can be less than that predicted by the American concrete code ACI 318-05 and this
217

conclusion is true both for European and American test data. This is no wonder because
the design criterion in ACI 318-05 is based on the same ideas as the traditional model
for web shear failure in Eurocode 2.
In Finland noncontradictory complementary information for PHC slabs has been
published as a SFS standard. In this way e.g. the problem with shear compression model
of Eurocode 2 has been solved.
General viewpoints
When a formula becomes too familiar, there is a risk that we forget where it comes from
and apply it to cases where it should not be applied. This risk was realised when τ =
VS/(Ib
w
) was applied to the ends of PHC slabs. As in all science, to know it is not
enough. To correctly apply the knowledge, we must know, how the knowledge has been
acquired. This principle can be demonstrated to the students in the light of the present
case.
It is relatively easy to modify and amend the existing design rules when the changes
are supported by indisputable research results provided that the changes improve the
competitiveness of the product to be designed. In the opposite case it is not so easy. It is
a big step for all involved to admit that the design rules used for years or for decades
have not met the safety requirements. The evidence must be convincing, preferably
experimental. Furthermore, to show the lack of safety is a minor effort compared with
the effort of developing simple and safe but not oversafe design rules.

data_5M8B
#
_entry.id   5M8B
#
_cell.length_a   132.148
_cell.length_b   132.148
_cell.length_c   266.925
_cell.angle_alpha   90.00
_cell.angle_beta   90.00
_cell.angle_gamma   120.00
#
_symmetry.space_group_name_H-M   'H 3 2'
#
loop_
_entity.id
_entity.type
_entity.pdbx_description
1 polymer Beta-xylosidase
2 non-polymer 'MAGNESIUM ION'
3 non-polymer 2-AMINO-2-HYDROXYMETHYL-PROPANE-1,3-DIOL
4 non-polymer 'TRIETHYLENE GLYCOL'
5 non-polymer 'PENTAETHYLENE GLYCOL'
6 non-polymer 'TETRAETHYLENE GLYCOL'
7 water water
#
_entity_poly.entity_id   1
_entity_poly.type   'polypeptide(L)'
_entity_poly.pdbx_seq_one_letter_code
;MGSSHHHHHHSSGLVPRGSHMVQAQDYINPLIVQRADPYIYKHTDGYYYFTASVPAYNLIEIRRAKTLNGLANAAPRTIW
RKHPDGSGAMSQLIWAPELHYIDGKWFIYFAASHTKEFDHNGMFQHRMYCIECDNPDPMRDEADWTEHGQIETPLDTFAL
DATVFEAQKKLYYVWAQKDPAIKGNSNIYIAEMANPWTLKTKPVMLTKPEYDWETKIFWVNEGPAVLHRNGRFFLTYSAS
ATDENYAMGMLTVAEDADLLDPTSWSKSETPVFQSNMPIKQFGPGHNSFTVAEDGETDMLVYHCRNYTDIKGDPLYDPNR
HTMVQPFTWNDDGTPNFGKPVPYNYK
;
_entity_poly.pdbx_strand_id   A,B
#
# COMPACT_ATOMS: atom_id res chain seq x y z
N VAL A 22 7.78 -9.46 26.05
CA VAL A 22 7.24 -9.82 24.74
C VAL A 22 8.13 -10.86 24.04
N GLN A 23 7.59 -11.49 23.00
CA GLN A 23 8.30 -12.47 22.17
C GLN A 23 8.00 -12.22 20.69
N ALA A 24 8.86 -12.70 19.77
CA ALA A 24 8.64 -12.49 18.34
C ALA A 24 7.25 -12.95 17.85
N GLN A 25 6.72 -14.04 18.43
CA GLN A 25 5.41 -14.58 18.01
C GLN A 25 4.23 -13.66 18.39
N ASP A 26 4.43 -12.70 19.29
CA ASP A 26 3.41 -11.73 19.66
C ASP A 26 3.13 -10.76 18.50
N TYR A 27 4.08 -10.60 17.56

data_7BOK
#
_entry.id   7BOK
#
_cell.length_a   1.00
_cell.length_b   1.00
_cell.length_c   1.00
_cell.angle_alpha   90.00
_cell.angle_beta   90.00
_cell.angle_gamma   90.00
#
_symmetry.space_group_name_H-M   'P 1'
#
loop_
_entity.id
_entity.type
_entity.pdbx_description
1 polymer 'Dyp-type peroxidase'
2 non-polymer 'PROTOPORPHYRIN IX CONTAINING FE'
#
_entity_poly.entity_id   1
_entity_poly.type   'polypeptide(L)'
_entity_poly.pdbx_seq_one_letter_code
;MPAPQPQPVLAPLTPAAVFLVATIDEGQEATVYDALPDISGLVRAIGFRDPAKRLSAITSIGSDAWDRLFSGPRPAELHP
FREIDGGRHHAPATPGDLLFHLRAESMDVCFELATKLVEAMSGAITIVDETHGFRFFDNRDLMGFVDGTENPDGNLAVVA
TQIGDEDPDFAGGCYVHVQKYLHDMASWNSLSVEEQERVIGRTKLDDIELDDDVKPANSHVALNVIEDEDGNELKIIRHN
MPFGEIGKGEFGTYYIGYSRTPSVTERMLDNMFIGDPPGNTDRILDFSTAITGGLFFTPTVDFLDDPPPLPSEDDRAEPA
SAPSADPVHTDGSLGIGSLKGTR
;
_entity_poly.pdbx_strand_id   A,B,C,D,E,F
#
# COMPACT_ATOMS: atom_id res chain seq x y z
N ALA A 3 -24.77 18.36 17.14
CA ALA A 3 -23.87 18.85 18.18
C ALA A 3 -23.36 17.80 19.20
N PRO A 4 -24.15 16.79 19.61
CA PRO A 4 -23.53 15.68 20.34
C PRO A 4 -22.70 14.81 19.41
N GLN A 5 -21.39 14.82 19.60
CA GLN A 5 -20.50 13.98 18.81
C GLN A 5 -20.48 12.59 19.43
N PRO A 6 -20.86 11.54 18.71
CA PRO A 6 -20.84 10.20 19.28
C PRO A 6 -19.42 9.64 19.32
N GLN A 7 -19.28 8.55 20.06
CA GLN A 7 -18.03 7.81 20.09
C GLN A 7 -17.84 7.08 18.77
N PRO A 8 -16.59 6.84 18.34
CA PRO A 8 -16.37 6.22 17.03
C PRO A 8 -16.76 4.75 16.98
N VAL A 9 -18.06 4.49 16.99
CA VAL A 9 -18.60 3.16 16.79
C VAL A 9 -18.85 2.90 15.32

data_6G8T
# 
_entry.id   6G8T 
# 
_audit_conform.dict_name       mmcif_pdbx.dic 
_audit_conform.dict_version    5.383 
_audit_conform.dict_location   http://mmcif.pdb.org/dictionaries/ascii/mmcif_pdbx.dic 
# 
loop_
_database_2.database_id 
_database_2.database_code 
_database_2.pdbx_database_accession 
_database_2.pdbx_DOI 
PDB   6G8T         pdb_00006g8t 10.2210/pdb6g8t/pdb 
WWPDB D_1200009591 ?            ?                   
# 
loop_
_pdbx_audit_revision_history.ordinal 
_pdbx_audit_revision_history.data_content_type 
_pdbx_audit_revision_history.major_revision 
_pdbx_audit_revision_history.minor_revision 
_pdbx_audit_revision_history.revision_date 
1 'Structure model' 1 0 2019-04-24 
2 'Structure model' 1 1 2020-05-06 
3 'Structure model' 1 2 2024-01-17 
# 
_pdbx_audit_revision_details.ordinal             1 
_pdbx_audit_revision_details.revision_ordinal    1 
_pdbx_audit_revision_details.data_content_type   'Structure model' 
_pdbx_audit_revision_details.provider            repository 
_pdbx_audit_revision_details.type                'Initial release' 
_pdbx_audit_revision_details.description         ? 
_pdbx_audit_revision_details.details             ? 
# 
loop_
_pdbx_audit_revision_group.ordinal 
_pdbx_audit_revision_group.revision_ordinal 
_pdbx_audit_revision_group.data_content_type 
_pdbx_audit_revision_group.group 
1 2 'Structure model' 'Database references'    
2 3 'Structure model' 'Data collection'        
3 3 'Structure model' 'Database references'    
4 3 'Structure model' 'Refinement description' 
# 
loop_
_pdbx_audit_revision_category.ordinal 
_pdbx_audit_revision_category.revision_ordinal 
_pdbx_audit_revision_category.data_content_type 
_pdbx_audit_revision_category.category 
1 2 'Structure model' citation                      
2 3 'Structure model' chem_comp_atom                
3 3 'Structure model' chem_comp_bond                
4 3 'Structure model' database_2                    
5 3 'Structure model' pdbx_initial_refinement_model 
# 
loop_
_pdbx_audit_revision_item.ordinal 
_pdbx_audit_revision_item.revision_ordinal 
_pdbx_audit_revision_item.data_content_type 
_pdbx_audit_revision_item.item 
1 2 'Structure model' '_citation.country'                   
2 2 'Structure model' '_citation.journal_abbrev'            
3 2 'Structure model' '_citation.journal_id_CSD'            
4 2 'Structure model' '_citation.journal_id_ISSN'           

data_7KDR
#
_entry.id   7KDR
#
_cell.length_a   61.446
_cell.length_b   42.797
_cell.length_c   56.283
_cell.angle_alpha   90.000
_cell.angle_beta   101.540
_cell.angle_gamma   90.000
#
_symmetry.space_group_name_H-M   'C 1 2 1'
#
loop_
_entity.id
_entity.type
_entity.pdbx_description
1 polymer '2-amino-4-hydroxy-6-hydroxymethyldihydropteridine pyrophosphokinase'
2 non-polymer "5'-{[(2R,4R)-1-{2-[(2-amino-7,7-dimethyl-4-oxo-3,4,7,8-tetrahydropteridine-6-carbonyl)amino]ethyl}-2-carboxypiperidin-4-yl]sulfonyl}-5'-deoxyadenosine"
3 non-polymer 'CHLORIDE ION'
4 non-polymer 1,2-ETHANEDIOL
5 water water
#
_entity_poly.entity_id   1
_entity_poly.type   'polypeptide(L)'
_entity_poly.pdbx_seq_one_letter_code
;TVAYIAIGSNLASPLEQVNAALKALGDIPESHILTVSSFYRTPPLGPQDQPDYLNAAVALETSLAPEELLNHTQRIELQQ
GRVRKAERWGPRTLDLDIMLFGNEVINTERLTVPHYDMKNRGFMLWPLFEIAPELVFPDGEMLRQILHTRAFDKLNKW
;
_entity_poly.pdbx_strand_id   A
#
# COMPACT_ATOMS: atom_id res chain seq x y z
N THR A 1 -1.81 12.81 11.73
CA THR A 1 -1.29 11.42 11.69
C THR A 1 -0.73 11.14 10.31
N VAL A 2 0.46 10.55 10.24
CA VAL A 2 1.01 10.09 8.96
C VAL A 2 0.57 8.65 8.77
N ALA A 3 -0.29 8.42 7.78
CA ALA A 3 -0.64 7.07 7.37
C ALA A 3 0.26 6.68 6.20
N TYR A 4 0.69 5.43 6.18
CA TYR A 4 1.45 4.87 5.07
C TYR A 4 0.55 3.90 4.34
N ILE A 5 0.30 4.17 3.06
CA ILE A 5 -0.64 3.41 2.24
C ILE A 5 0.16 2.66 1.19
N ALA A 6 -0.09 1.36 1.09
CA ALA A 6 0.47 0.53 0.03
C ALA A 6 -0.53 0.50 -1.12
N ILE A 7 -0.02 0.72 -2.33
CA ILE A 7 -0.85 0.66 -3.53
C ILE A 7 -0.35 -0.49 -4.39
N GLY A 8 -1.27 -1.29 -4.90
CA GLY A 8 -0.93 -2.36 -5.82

References
[1] CP110: Part 1: Code of practice fo the structural use of concrete. London: British
Standards Institution, November 1972. ISBN: 0 580 07488 9.
[2] Walraven, J. C. & Mercx, W. P. M. The bearing capacity of prestressed hollow core slabs.
Heron 1983. Vol. 28, No. 3. 46 p.
[3] EN 1992-1-1. Eurocode 2: Design of concrete structures – Part 1: General rules and rules
for buildings. 2004.
[4] EN 1168. Precast concrete products – Hollow core slabs. 2005.
[5] Yang, L. Design of Prestressed Hollow core Slabs with Reference to Web Shear Failure. ASCE
Journal of Structural Engineering, 1994. Vol. 120, No. 9, pp. 2675–2696.
[6] Pajari, M. Design of prestressed hollow core slabs. Espoo: Technical Research Centre of
Finland, 1989. Research Reports 657. 88 p. + app. 38 p. ISBN 951-38-3539-1.
[7] Pajari, M. Resistance of prestressed hollow core slabs against web shear failure. Espoo. VTT
Technical Research centre of Finland, 2005. VTT Research Notes 2292. 47 p. + app. 15 p. ISSN
1455-0865. (URL: http://www.vtt.fi/publications/
[8] Bertagnoli, G. & Mancini, G. Failure analysis of hollow-core slabs tested in shear. Lausanne.
fib, Structural Concrete, Journal of the fib, Vol. 10, Number 3, September 2009. p. 139 – 152.
ISSN 1464-4177 (Print) 1751-7468 (Online).
[9] Hawkins, N. and Ghosh, S.K. Shear strength of hollow-core slabs. PCI Journal, January-
February 2006. p. 110 – 114.

Matti Pajari
VTT Technical Research Centre of Finland
P.O. Box 1000, FI-02044 VTT
e-mail: matti.pajari@vtt.fi